Google Android 9.0 P preview: Everything we know so far

UPDATE: Surprise! Android P is out now for developers

08 March 2018
by Stuff Staff

Android runs on the vast majority of smartphones the world over, so it’s no surprise that Google keeps the massively-popular mobile operating system in tip-top shape.

Granted, it can take a long while for latest versions to hit your own handset, if at all, but at least progress is being made for some devices, right? And it sounds like the next version could be right around the corner: leaked information for Android 9.0 P just hit the internet.

Which whimsical dessert-themed name will Google settle on this time, and when can we expect it to release? More importantly, what new features will Google pack into Android 9.0? Here’s everything we know so far.


Google’s had a sweet tooth for some time now, and every major Android version has come with its own dessert-centric title. We’re coming off a string of names including Oreo, Nougat, Marshmallow, Lollipop, and so on and so forth.

So what about Android P? Well, we just don’t know yet. And even if we had a hint, Google has occasionally tried to throw people off the real scent in the past. But it’ll be something starting with “P,” which yields quite a few solid options. Bloomberg reports that Google is calling it “Pistachio Ice Cream” internally, but that the internal codenames typically don’t make it to market. That’s a bit of a mouthful, admittedly.

Honestly, we think Android 9.0 Popsicle sounds like a fine result, but they could also go with pie, parfait, praline, or panna cotta. And given past licensed names like Oreo and KitKat, maybe Android Pez could be an option too.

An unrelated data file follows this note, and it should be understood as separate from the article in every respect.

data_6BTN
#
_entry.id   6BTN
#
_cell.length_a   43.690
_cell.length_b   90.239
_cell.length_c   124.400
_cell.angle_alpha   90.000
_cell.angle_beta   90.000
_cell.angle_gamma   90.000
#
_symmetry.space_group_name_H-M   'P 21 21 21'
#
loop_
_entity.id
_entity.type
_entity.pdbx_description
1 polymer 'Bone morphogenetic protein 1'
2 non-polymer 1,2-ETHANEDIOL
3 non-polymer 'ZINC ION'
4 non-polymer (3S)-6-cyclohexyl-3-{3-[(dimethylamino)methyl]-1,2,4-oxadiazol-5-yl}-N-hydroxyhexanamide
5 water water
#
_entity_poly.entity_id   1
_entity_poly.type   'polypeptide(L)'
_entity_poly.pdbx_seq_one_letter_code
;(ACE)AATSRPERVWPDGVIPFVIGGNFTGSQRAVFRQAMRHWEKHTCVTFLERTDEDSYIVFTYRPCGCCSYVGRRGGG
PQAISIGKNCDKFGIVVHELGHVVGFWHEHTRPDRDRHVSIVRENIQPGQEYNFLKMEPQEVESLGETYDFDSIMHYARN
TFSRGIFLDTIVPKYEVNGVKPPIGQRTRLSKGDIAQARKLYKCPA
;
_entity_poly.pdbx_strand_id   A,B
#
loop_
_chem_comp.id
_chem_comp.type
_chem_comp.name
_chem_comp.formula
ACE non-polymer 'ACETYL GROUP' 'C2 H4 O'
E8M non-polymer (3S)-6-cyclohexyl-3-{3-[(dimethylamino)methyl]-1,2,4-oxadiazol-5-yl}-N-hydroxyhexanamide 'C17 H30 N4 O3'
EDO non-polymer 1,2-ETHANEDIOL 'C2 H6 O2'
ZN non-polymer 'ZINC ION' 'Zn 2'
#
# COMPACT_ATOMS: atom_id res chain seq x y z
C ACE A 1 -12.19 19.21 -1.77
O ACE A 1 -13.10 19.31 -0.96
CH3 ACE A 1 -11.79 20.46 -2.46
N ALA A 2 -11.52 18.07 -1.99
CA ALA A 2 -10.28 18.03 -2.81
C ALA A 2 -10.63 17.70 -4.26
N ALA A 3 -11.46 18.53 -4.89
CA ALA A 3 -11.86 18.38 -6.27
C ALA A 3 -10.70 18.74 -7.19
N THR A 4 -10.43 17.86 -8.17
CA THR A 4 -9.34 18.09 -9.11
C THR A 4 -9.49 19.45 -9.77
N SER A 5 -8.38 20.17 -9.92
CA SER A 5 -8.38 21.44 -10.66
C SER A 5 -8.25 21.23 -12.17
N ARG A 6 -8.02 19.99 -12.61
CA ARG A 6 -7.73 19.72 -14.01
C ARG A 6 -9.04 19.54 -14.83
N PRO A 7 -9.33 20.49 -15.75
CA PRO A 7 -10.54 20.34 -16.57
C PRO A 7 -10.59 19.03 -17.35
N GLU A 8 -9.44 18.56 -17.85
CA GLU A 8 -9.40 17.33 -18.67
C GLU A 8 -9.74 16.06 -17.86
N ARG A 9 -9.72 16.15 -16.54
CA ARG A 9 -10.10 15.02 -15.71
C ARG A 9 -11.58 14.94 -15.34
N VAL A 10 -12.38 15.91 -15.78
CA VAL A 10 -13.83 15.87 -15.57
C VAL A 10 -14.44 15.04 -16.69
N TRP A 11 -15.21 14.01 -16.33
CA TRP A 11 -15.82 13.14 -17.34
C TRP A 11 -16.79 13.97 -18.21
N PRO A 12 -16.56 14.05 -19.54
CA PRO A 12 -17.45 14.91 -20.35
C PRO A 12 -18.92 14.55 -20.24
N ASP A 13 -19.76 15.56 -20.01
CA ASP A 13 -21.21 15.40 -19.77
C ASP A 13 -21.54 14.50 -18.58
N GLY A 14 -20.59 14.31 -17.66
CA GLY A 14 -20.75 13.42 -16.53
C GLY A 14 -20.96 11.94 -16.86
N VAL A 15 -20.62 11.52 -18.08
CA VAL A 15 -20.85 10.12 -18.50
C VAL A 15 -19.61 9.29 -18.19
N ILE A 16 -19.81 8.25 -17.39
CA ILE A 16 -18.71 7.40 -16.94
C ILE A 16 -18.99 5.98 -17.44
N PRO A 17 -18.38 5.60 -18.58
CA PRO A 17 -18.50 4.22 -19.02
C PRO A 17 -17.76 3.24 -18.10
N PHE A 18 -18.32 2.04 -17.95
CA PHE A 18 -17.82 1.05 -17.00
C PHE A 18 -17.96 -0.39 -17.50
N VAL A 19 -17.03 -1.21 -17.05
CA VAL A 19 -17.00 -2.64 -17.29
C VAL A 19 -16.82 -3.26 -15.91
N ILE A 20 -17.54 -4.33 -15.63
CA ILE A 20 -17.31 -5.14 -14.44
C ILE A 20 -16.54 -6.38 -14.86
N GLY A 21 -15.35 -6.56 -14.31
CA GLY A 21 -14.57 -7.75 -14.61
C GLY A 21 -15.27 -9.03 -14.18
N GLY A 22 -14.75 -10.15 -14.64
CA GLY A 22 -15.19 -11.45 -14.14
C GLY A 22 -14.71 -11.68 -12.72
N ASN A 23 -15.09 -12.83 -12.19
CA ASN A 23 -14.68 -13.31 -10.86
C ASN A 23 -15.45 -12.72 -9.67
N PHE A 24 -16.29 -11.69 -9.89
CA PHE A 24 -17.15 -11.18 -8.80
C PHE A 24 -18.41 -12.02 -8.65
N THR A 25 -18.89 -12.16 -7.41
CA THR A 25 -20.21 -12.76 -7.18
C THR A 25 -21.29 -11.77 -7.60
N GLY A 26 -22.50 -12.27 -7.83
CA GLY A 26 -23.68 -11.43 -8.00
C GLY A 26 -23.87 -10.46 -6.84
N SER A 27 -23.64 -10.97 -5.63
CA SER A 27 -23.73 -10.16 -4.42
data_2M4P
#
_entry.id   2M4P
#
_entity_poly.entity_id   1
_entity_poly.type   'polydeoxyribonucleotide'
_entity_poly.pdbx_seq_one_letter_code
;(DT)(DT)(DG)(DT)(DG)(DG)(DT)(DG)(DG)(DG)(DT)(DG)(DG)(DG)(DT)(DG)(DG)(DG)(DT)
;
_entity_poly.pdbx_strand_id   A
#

Last year, Android 8.0 Oreo appeared much sooner than anyone anticipated, with a beta version launching in March ahead of a full release in August. That was months earlier than previous versions, and it showed Google trying to get new OS versions into the hands of developers and testers as early as possible.

Will we see the same thing again with Android 9.0? Given the appearance of leaks, we wouldn’t be surprised to see another beta announcement pop up here in the next couple months.

Of course, a new Android version releasing is very different from the new Android being made available for your device through the proper channels. Smartphone makers are still terribly slow at supporting new OS versions, with Android Oreo only running on 1.1% of Android devices today (as of this writing).

Even if you have a brand new phone, it could be months after the official release before you see Android 9.0 available as an over-the-air update. Luckily, Google’s own Pixel devices (Pixel 2 XL shown) get first dibs on pure Android updates.


Back in February, Bloomberg’s report claimed that Android P would see a visual revamp, with new icons and design tweaks to put it closer to iOS devices. It’s not much more specific than that, unfortunately, but the report calls it a “dramatic redesign.” Comparatively, iOS 12 isn’t expected to bring about very significant feature or design shifts.